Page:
0Shares
0 0

“What pet should I get?” It’s not just the title of a Dr. Suess book, it’s a question often heard from a first-time visitor to the Connecticut Humane Society. You’ve already thought about the pros and cons and whether or not you’re ready to get a pet, but you still might be on the fence about what type of pet you want. Or maybe you just adopted a pet, and you want to make sure you’ve covered all your bases. Check out these tips to start.

Basic Information

Average adult size: 4-5 inches long

Average life span:

  • Hamsters: 2 to 3 years with proper care
  • Gerbils: up to 5 years with proper care

Which is which?

  • Hamsters have little stubs for tails and are nocturnal; they are active during the night and sleep during the day.
  • Gerbils have tails and are a bit more active during the day burrowing and exploring, in comparison to the nocturnal hamster.

Always wash your hands after handling your pet or cleaning its dishes, cage, toys, etc.

Diet and Feeding

  • Fresh food and water should always be available. Most hamsters and gerbils are accustomed to drinking from a water bottle.
  • Specialized pellets or lab blocks should make up 90% of their diet, along with small amounts of fresh vegetables and fruits. Many hamsters are used to a seed-heavy diet. They should be transitioned gradually onto a pellet food.
  • Vegetables and fruits not eaten within a few hours should be discarded.
  • Clean, fresh, filtered, chlorine-free water, changed daily.
  • Do not feed chocolate, caffeine or alcohol as these can cause serious medical conditions. Avoid sugar and high fat treats.

Housing

  • Can I have more than one? Hamsters prefer to be in solitary housing – they prefer you as a friend instead of another hamster! If males and females are kept together, breeding or fighting may occur.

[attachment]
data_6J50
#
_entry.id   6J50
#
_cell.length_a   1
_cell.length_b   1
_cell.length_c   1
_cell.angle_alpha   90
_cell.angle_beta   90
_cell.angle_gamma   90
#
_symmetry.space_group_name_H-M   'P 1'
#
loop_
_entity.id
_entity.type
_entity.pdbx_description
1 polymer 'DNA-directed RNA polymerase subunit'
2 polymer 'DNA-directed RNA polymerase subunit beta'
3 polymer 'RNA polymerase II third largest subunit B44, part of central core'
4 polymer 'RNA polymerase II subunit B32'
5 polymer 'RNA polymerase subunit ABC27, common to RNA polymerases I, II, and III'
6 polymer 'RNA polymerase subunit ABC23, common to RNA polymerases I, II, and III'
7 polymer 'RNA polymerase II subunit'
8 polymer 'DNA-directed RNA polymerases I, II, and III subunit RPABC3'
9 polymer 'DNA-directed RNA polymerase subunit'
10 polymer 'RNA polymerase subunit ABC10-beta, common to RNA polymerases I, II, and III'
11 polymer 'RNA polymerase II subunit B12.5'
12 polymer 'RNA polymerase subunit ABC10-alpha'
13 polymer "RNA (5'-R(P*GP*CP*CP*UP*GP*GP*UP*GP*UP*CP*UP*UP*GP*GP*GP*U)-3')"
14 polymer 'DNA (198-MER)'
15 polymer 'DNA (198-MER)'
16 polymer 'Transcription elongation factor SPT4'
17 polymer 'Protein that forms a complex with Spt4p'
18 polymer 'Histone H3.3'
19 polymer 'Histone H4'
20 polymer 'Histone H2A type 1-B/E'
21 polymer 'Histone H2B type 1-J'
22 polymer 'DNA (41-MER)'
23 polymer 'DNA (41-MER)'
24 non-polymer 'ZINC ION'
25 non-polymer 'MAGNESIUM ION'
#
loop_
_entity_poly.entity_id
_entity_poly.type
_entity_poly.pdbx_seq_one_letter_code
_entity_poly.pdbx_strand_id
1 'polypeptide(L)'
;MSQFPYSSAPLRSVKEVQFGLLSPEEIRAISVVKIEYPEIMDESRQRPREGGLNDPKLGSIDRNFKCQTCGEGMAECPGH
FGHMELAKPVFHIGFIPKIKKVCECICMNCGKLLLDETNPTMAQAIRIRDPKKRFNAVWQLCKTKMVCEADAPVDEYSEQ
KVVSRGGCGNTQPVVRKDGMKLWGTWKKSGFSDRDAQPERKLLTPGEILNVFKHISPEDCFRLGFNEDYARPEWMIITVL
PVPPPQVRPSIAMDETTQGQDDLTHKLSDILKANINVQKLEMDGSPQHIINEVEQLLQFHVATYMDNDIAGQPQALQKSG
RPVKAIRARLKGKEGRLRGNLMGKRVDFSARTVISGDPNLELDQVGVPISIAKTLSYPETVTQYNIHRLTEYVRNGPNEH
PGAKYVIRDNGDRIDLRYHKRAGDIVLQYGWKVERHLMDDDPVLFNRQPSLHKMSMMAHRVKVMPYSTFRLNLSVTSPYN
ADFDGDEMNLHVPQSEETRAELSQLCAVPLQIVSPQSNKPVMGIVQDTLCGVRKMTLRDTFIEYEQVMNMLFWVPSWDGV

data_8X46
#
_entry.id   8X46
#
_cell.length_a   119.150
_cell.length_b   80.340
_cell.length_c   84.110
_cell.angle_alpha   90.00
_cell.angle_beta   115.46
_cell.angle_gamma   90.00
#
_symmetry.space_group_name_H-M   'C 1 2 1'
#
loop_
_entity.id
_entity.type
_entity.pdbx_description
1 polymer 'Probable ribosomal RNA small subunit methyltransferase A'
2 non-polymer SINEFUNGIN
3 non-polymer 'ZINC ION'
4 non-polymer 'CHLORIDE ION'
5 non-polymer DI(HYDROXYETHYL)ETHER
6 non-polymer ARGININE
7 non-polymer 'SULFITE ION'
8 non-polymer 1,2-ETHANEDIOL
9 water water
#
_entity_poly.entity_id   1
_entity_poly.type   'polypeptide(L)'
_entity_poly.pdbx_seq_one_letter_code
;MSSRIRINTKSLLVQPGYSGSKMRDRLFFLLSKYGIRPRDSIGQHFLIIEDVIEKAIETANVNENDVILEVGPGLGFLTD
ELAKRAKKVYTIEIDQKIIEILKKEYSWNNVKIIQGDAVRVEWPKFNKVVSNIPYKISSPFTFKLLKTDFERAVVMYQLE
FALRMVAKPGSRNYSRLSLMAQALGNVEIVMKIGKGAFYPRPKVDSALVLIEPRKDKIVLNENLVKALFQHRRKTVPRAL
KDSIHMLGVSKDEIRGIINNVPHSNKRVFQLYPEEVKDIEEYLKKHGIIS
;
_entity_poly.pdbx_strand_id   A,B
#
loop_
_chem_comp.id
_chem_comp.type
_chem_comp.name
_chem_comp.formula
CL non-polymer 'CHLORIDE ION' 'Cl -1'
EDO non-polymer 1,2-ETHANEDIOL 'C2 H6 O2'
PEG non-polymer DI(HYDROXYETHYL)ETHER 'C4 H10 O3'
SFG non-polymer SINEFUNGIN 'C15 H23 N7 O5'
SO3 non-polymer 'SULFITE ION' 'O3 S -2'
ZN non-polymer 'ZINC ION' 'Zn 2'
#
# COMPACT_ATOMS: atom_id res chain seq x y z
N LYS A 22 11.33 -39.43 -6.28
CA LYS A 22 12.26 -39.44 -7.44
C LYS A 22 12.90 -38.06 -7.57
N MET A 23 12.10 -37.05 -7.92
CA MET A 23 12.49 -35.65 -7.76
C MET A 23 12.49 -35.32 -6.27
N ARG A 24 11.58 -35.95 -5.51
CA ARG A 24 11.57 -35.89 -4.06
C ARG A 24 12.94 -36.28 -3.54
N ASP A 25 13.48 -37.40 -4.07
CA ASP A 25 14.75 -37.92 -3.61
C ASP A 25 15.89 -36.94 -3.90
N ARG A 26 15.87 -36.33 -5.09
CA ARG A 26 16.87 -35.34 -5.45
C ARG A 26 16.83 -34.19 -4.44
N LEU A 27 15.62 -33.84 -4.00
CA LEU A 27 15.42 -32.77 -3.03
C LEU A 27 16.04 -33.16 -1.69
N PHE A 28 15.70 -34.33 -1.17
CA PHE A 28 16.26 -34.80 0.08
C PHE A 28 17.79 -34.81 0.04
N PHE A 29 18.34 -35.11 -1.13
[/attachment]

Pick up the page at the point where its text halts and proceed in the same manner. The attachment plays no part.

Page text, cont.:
• Gerbils may be kept in same sex pairs. If males and females are kept together, breeding or fighting may occur.
  • Both animals acclimate well to average household temperatures, not above 80°F. Avoid extreme temperature changes. The habitat should be placed off the floor in an area that is away from drafts and not in direct sunlight.
  • A habitat should be plastic, metal, or glass with an escape-proof solid bottom. The larger the habitat, the better.
  • 1-2” of paper bedding, such as Carefresh, is recommended. Cedar shavings should never be used as bedding.
  • Clean and disinfect the habitat and non-porous toys regularly; remove wet spots daily and change bedding at least once a week or more often if necessary.

Training and Enrichment

  • Gentle and rewards-based handling will help build and strengthen your bond with your new hamster/gerbil.
  • Provide a variety of chewable toys to promote proper teeth wear, as rodents’ teeth grow continuously throughout their life.

Health and Veterinary Care
A healthy hamster/gerbil should be active (at night if it’s a hamster), alert, and sociable, eating and drinking often, with healthy fur and clear eyes. A pet who has discharge from the eyes or nose, is inactive, losing weight, has diarrhea, hair loss, or distressed breathing may be sick. See a veterinarian to help your little one get on the mend.

Keep in mind that gerbils require a weekly dust bath. The dust bath should be removed from the habitat after 15-30 minutes. Some gerbils may like being brushed with a soft brush.

Check out the video below for kid-friendly hamster care tips.

0Shares
0 0